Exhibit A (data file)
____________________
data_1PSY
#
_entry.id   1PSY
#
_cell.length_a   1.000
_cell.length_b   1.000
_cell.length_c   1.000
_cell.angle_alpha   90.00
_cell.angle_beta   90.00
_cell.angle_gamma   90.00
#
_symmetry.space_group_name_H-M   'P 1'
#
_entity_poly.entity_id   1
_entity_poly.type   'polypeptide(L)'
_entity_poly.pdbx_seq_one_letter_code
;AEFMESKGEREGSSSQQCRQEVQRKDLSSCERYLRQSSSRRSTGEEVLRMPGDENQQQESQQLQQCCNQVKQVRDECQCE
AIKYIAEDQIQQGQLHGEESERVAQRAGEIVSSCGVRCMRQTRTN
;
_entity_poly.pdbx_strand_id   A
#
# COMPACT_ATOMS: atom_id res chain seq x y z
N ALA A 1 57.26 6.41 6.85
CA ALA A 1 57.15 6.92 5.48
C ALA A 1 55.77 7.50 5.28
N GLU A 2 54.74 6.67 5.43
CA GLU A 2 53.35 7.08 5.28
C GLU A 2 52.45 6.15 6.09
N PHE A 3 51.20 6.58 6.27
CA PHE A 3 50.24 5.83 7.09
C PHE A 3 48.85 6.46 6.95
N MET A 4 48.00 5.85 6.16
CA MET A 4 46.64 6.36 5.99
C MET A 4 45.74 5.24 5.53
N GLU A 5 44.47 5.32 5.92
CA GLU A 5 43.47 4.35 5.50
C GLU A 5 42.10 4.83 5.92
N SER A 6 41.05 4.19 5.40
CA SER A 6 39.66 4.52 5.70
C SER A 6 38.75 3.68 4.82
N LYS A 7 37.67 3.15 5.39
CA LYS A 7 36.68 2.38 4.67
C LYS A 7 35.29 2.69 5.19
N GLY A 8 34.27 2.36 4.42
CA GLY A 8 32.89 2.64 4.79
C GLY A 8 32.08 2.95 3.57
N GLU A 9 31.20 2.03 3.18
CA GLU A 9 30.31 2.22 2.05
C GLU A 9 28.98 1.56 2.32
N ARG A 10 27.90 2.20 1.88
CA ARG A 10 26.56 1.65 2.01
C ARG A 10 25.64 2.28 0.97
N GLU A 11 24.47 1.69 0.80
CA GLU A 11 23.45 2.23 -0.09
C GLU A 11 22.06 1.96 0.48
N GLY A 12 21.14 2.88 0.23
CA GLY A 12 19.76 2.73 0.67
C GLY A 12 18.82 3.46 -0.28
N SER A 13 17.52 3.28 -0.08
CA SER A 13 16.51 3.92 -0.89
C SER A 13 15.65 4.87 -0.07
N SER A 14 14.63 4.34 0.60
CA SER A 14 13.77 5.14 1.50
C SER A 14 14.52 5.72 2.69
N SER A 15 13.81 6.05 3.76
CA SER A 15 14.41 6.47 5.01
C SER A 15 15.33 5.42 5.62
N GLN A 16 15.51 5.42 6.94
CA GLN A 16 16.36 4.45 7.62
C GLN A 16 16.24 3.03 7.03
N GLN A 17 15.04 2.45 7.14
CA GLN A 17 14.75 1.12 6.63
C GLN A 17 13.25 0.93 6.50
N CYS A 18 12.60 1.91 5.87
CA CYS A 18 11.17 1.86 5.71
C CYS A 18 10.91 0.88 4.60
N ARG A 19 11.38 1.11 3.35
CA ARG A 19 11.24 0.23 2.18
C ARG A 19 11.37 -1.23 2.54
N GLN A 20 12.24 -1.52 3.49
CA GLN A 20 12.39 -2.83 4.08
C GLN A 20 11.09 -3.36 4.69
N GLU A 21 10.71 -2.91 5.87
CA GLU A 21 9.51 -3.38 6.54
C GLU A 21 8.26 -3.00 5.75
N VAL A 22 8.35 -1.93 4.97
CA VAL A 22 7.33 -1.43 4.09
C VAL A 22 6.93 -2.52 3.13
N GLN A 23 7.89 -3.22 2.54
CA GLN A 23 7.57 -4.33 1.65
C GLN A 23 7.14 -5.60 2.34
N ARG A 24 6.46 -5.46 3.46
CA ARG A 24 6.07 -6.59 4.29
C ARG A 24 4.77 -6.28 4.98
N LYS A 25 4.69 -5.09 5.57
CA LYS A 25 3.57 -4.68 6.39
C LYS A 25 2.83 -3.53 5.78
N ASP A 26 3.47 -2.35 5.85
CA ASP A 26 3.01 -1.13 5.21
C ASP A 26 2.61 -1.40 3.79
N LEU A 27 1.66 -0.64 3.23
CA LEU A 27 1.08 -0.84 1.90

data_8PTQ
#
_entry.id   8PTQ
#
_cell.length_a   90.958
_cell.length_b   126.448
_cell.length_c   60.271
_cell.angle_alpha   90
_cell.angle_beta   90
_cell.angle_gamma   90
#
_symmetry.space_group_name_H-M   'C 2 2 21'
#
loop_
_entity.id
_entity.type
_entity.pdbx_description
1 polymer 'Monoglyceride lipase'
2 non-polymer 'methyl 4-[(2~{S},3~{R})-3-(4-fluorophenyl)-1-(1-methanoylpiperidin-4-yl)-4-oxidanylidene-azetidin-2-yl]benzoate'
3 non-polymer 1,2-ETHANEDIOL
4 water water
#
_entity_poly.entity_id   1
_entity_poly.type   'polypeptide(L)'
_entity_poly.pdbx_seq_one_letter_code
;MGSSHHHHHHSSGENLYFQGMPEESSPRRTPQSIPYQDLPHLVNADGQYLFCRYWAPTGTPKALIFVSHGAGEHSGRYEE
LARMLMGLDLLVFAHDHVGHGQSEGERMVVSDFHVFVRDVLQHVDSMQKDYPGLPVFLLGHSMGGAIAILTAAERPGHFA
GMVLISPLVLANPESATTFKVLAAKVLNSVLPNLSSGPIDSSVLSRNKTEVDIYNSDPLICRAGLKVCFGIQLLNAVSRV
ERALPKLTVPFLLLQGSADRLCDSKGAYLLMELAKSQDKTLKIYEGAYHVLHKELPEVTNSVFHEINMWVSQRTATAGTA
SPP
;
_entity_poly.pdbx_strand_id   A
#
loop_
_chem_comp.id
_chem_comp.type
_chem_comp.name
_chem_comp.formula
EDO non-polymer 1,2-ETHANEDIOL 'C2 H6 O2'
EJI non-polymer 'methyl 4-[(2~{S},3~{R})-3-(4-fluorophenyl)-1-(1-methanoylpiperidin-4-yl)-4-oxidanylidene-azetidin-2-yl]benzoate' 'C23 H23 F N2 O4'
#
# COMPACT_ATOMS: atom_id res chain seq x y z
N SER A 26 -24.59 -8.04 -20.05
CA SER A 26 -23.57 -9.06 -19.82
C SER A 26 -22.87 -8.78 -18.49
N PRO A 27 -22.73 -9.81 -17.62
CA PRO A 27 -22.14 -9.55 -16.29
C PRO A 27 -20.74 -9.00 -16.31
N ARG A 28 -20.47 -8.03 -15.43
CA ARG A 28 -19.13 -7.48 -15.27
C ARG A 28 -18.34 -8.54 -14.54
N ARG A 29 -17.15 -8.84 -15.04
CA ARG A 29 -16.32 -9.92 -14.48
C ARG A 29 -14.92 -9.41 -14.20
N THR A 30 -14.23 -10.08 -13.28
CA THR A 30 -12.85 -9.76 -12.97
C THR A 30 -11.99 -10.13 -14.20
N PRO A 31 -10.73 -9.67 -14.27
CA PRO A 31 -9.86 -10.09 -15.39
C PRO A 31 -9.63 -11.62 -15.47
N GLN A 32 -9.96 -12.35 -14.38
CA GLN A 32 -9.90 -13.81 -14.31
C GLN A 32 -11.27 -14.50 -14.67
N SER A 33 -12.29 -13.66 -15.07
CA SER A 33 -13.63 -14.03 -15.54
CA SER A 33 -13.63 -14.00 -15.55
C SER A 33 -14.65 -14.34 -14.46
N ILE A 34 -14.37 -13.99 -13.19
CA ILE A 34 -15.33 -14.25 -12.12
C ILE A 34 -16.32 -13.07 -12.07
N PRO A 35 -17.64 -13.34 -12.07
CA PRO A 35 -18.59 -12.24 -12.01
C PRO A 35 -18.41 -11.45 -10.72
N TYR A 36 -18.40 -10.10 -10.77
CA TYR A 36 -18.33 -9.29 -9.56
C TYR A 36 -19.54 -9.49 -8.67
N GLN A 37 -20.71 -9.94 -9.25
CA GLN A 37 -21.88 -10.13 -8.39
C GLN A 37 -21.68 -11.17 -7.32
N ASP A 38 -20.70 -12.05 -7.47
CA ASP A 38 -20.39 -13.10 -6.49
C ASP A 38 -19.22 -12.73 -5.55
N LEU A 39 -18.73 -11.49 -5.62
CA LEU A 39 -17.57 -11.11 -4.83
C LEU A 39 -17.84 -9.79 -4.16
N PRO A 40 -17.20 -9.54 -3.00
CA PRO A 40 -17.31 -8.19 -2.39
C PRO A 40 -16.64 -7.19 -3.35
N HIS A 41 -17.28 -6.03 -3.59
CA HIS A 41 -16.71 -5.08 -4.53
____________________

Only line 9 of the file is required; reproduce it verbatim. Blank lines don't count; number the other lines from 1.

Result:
_cell.angle_beta   90.00